So should we completely throw out all forms of static stretching?  My answer on that is also, “no”. Static stretching still has benefits, just save the static stretching for after an event or activity.  For overall health and well being, I believe balance is usually best.  It reminds me of the whole High Intensity Interval Training (HIIT) versus Long Slow Distance (LSD) debate. HIIT delivers some fantastic results in a short amount of time, but there is still value in LSD, and you may be missing something if you only focus on one.  The pendulum swings to the extremes at times, but somewhere in the middle is probably the sweet spot. Here are a couple of positive benefits associated with static stretching that are probably lost in the excitement of dynamic stretching.  A Journal of Physiotherapy study concluded that passive static stretching could help lower glucose levels.  In another study from the JSCR, static stretching rapidly increased parasympathetic activity, helping to induce relaxation.  Relaxation, I feel, is probably it’s greatest benefit.  Just remember, it’s best utilized after activity or before bed. However, in a study I mentioned earlier, static stretching can affect explosive power for up to 24 hours. I would recommend abstaining from static stretching the night before an important athletic event or training session if it falls within that 24 hour window.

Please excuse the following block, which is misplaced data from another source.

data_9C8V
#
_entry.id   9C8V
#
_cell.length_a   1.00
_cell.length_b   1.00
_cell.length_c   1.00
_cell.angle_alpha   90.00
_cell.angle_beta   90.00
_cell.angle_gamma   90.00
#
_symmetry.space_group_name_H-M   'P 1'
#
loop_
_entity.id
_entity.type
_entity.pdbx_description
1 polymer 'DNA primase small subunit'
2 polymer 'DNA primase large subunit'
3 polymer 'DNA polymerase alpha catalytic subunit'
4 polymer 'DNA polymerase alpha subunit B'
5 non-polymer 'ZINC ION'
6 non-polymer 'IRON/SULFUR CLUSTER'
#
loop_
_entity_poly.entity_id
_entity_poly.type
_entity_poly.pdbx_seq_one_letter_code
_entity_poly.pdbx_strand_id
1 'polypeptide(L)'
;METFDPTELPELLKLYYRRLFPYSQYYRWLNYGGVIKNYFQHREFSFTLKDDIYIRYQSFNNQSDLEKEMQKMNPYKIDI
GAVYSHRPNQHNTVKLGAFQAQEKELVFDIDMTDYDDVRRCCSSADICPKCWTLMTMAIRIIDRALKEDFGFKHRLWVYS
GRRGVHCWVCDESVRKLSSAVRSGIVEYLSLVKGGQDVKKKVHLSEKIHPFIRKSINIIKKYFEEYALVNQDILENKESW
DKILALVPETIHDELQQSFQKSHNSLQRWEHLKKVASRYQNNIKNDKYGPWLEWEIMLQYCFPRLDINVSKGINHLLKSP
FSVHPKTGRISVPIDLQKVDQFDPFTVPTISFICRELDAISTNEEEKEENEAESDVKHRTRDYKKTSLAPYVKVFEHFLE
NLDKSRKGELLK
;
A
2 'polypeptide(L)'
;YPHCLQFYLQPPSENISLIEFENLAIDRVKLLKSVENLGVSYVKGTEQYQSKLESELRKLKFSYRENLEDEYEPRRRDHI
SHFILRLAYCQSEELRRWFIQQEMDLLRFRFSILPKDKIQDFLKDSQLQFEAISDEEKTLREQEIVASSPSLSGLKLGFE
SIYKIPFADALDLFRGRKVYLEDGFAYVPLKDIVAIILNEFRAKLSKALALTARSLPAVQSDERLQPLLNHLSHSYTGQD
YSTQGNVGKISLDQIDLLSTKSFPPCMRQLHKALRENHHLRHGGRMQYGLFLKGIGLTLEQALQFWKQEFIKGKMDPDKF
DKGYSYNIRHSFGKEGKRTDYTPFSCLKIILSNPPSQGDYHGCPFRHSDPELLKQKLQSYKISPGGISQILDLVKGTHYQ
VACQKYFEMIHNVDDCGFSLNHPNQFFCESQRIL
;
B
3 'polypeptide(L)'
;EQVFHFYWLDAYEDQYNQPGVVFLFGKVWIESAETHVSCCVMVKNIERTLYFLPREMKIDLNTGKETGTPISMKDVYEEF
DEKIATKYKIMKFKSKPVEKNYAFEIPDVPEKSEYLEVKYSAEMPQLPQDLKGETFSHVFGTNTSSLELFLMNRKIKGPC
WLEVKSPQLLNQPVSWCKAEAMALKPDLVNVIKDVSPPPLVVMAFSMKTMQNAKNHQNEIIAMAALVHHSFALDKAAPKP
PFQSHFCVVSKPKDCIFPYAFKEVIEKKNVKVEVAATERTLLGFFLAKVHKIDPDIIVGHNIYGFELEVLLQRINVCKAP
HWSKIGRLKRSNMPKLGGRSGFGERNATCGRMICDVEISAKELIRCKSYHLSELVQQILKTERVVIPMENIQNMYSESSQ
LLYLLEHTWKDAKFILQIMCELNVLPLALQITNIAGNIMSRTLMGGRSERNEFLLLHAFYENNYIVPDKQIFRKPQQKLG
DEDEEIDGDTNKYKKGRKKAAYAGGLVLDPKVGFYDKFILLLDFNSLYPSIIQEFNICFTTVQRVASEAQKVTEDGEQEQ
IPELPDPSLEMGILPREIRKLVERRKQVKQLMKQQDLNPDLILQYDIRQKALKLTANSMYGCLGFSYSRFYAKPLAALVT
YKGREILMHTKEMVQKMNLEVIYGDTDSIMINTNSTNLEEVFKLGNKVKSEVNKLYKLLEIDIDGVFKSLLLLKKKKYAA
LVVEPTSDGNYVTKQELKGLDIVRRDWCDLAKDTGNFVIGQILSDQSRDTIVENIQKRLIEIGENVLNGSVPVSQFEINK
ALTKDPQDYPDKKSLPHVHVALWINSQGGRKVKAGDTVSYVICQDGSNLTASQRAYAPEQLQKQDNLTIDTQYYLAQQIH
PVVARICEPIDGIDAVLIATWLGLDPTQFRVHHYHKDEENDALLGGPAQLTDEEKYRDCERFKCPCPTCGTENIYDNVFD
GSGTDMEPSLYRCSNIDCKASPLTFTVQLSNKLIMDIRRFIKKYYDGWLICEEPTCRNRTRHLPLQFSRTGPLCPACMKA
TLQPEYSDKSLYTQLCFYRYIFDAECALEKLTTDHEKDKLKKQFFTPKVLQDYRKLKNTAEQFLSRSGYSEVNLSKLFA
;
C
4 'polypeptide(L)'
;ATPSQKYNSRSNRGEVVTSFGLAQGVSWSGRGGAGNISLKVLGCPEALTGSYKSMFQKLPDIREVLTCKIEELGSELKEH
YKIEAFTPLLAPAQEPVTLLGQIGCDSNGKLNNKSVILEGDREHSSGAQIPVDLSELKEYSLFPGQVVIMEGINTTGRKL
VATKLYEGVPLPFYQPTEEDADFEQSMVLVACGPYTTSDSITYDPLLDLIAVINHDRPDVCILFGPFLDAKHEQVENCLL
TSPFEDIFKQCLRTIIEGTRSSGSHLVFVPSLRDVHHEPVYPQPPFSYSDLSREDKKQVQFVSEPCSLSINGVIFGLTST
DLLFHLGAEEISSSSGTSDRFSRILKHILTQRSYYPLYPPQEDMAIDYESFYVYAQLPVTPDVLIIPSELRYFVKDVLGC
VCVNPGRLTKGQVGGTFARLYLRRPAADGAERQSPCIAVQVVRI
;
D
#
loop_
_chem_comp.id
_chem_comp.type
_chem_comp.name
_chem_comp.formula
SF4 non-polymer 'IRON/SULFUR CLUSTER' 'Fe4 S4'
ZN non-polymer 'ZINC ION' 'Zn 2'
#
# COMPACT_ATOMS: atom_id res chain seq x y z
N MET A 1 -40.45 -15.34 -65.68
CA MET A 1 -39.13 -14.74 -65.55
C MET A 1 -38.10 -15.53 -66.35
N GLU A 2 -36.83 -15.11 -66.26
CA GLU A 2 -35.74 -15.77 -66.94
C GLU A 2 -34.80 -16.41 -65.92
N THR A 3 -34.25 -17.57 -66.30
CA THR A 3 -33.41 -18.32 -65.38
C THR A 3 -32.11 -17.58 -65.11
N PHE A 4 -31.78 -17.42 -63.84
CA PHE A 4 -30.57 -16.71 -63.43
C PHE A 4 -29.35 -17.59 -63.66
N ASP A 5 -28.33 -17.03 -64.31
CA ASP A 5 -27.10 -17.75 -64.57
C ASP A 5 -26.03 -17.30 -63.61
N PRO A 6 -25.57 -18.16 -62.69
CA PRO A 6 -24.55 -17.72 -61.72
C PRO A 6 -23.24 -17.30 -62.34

There you have it.  It’s a pretty clear case against static stretching before activity, but if your mobility is significantly restricted, you may want to use a moderate amount of PNF stretching.  Dynamic mobility and SMR work will yield the best results in your preactivity warm-up.  Dynamic mobility is also great for a post activity cool-down.  Remember, you can stretch dynamically,  in three planes of motion for best results.  Save the static stretching for post activity and possibly in the evening, when the relaxation benefits may help improve your sleep quality.  If you choose the appropriate type of stretching at the appropriate time, you will grasp the benefits of improved flexibility and performance.

Sample Dynamic Warm-Up:

Foam Roller: 30 seconds on Upper Back, Glutes, Hamstrings, Calves, and Quads

YouTube Preview Image

On Back:

1) Abdominal Breathing- 5 Deep Breaths

YouTube Preview Image

2) Cook Hip Lift- 10 reps each side

YouTube Preview Image

3) Overhead Arm Raises- 10 reps

YouTube Preview Image

On Hands and Knees/Feet:

4) Cat/Camel- 5 reps

YouTube Preview Image

5) Kneeling Rock Backs- 10 reps

YouTube Preview Image

6) Hip Flexor Mobility- 10 reps ea side

YouTube Preview Image

7) Spiderman Climbs- 10 reps ea side

YouTube Preview Image

8) Yoga Push-Ups- 10 reps

YouTube Preview Image

Standing:

9) Hip Hinges- 10 reps

YouTube Preview Image

10) Body Weight Squat- 10 reps

YouTube Preview Image

11) Knee to Wall Ankle Mobility- 10 reps ea side

YouTube Preview Image

12) Burpees- 10 reps

YouTube Preview Image

Leave a Reply

Your email address will not be published. Required fields are marked *

You may use these HTML tags and attributes: <a href="" title=""> <abbr title=""> <acronym title=""> <b> <blockquote cite=""> <cite> <code> <del datetime=""> <em> <i> <q cite=""> <strike> <strong>